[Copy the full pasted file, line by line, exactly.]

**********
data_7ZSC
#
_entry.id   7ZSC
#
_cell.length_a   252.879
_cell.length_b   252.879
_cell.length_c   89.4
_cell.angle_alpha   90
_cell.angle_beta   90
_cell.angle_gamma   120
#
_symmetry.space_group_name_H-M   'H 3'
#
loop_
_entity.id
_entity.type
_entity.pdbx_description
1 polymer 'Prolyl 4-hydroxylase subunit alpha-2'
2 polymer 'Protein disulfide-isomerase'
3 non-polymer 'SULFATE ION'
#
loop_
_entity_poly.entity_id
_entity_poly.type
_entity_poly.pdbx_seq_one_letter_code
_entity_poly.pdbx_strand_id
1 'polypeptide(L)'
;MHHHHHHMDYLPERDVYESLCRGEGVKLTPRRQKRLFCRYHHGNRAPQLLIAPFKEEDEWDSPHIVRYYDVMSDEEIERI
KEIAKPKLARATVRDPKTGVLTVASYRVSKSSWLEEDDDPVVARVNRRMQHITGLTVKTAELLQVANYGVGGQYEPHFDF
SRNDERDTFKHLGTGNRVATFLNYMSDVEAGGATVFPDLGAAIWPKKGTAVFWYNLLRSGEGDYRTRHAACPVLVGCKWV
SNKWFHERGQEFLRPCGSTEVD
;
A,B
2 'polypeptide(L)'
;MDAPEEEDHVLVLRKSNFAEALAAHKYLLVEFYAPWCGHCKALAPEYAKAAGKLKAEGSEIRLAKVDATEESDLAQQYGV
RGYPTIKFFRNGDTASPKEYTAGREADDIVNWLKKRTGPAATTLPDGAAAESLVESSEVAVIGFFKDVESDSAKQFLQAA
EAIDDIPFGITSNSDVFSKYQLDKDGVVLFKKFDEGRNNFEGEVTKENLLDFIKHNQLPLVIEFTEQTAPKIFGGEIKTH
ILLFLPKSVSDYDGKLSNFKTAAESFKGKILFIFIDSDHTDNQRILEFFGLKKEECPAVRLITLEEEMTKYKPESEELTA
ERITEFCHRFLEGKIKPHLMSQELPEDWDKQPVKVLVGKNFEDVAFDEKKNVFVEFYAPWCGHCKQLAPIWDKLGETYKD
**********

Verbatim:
data_7ZSC
#
_entry.id   7ZSC
#
_cell.length_a   252.879
_cell.length_b   252.879
_cell.length_c   89.4
_cell.angle_alpha   90
_cell.angle_beta   90
_cell.angle_gamma   120
#
_symmetry.space_group_name_H-M   'H 3'
#
loop_
_entity.id
_entity.type
_entity.pdbx_description
1 polymer 'Prolyl 4-hydroxylase subunit alpha-2'
2 polymer 'Protein disulfide-isomerase'
3 non-polymer 'SULFATE ION'
#
loop_
_entity_poly.entity_id
_entity_poly.type
_entity_poly.pdbx_seq_one_letter_code
_entity_poly.pdbx_strand_id
1 'polypeptide(L)'
;MHHHHHHMDYLPERDVYESLCRGEGVKLTPRRQKRLFCRYHHGNRAPQLLIAPFKEEDEWDSPHIVRYYDVMSDEEIERI
KEIAKPKLARATVRDPKTGVLTVASYRVSKSSWLEEDDDPVVARVNRRMQHITGLTVKTAELLQVANYGVGGQYEPHFDF
SRNDERDTFKHLGTGNRVATFLNYMSDVEAGGATVFPDLGAAIWPKKGTAVFWYNLLRSGEGDYRTRHAACPVLVGCKWV
SNKWFHERGQEFLRPCGSTEVD
;
A,B
2 'polypeptide(L)'
;MDAPEEEDHVLVLRKSNFAEALAAHKYLLVEFYAPWCGHCKALAPEYAKAAGKLKAEGSEIRLAKVDATEESDLAQQYGV
RGYPTIKFFRNGDTASPKEYTAGREADDIVNWLKKRTGPAATTLPDGAAAESLVESSEVAVIGFFKDVESDSAKQFLQAA
EAIDDIPFGITSNSDVFSKYQLDKDGVVLFKKFDEGRNNFEGEVTKENLLDFIKHNQLPLVIEFTEQTAPKIFGGEIKTH
ILLFLPKSVSDYDGKLSNFKTAAESFKGKILFIFIDSDHTDNQRILEFFGLKKEECPAVRLITLEEEMTKYKPESEELTA
ERITEFCHRFLEGKIKPHLMSQELPEDWDKQPVKVLVGKNFEDVAFDEKKNVFVEFYAPWCGHCKQLAPIWDKLGETYKD